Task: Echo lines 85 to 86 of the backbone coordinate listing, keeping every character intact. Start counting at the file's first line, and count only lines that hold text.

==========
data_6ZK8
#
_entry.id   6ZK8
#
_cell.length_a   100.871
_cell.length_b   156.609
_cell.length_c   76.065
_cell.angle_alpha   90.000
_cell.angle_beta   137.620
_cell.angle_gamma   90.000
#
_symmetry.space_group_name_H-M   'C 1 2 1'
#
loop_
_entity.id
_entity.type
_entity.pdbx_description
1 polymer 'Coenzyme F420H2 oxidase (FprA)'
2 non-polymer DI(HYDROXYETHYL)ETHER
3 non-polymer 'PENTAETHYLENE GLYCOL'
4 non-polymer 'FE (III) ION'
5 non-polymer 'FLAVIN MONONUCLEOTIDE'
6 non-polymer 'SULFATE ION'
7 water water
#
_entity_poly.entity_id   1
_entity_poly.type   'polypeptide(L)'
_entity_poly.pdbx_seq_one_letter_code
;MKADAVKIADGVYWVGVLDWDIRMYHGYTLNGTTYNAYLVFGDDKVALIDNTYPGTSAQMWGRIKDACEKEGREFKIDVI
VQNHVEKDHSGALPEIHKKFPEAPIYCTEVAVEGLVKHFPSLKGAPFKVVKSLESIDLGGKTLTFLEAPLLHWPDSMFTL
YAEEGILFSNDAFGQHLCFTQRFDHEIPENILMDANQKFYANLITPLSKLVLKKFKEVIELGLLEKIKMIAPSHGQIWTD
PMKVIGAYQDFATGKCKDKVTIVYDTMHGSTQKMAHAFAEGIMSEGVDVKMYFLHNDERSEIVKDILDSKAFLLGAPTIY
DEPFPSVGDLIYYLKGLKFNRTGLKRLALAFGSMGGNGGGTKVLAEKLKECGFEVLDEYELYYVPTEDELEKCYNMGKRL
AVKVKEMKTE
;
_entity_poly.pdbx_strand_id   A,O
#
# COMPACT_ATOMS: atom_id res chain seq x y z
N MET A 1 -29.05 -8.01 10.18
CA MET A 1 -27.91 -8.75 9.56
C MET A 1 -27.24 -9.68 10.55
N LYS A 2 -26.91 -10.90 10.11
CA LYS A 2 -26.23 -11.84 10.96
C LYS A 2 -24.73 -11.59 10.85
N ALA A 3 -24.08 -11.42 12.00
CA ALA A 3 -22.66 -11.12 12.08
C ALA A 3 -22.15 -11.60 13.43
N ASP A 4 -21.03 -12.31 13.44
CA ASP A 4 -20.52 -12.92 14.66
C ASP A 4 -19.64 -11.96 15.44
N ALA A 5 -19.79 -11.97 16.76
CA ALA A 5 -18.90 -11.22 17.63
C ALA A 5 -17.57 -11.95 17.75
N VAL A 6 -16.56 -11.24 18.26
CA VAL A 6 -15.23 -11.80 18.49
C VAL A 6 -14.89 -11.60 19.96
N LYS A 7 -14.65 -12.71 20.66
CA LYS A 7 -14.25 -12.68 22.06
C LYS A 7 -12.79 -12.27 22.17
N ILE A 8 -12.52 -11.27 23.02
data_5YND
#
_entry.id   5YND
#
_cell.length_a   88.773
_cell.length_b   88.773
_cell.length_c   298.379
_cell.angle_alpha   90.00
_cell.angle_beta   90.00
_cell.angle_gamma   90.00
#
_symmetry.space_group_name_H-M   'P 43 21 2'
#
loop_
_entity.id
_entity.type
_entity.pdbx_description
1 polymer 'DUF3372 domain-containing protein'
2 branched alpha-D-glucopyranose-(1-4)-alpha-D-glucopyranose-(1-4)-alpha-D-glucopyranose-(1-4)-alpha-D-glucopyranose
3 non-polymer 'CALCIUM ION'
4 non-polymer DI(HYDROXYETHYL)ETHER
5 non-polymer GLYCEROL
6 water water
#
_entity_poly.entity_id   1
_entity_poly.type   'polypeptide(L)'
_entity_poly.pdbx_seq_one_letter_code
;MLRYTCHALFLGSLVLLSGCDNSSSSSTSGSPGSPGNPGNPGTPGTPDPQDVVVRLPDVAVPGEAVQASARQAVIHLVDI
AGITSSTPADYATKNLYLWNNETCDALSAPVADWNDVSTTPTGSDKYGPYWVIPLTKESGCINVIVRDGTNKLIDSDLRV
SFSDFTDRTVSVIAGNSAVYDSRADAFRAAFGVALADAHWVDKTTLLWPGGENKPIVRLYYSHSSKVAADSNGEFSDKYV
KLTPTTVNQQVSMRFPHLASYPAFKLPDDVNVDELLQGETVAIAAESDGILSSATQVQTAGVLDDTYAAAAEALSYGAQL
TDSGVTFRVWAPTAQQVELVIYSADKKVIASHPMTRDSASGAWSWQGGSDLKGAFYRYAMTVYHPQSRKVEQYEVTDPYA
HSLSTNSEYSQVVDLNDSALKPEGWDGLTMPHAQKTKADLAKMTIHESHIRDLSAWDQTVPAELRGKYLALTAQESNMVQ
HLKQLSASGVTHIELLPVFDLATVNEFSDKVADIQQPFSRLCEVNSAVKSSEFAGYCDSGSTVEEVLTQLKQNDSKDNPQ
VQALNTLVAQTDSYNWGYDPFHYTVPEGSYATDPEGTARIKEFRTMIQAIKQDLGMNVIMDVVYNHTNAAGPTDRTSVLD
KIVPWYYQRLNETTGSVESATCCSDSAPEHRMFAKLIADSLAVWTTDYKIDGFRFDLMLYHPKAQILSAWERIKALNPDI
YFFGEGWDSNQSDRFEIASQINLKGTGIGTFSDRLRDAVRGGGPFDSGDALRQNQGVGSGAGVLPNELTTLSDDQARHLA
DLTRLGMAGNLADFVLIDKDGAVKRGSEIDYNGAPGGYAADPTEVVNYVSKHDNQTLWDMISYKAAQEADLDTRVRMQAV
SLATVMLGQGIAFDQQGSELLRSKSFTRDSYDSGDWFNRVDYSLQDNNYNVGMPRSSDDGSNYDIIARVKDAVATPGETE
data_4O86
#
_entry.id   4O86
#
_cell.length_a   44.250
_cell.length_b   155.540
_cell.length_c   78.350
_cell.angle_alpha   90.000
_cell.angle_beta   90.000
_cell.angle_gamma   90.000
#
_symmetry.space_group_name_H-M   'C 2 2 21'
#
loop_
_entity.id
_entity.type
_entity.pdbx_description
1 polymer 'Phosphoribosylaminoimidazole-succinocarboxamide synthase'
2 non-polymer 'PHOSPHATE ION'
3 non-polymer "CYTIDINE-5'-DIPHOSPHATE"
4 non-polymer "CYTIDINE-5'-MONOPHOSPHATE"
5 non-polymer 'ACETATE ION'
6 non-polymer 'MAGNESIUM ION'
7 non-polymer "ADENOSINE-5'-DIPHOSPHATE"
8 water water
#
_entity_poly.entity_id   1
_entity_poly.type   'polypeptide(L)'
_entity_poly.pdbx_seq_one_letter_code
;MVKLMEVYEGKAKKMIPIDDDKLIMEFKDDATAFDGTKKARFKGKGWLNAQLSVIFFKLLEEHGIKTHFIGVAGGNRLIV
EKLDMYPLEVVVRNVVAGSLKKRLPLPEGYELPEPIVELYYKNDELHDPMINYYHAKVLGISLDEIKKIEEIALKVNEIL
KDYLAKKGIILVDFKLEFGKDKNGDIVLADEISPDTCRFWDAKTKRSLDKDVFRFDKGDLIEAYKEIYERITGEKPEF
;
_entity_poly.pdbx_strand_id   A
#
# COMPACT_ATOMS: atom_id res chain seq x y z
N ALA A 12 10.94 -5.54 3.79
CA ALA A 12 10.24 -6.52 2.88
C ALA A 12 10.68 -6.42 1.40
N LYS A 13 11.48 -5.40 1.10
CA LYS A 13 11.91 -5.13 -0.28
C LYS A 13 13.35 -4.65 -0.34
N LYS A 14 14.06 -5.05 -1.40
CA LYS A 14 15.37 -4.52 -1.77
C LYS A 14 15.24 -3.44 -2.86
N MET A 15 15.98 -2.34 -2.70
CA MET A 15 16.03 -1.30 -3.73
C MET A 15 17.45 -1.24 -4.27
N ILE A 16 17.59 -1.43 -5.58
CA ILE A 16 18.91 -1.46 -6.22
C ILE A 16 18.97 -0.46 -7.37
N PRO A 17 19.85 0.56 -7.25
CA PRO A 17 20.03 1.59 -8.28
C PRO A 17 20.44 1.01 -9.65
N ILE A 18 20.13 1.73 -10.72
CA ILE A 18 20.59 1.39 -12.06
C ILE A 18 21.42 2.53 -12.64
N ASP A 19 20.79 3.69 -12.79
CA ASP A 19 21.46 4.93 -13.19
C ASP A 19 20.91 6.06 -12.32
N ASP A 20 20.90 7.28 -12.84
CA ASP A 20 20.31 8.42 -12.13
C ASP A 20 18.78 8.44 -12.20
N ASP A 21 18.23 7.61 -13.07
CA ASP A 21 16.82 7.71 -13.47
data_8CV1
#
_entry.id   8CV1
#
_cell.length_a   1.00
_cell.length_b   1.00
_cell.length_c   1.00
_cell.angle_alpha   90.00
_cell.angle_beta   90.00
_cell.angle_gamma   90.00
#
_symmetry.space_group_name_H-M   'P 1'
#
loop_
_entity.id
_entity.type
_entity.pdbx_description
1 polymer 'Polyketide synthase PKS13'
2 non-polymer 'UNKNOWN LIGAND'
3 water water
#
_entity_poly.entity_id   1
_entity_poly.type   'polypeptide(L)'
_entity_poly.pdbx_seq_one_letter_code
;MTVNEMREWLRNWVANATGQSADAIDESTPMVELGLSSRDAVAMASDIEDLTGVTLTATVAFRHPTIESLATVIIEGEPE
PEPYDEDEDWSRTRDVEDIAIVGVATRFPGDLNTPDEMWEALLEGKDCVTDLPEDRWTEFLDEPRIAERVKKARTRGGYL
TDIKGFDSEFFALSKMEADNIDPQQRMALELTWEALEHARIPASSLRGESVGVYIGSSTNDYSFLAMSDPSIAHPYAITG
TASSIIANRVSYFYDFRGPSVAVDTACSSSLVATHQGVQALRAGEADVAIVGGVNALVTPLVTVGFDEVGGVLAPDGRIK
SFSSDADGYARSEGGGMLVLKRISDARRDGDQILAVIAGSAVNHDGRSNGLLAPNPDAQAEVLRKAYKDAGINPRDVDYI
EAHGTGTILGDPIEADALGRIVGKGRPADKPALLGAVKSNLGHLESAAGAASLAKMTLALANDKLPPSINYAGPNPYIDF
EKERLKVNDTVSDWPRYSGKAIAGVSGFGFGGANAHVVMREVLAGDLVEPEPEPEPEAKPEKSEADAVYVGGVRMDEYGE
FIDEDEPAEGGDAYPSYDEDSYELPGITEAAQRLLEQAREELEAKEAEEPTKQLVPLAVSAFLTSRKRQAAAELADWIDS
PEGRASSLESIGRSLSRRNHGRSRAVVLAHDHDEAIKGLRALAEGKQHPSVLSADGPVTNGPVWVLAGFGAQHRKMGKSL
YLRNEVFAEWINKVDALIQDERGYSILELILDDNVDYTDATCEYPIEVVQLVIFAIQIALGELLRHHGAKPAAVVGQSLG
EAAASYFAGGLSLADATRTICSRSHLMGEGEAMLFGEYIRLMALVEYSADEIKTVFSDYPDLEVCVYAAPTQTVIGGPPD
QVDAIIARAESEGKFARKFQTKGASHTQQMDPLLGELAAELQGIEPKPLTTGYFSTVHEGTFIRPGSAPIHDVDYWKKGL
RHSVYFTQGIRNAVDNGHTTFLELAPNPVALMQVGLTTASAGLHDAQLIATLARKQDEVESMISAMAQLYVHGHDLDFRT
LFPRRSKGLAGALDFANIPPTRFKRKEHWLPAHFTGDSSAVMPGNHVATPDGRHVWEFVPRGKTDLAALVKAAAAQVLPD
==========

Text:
_entity_poly.entity_id   1
_entity_poly.type   'polypeptide(L)'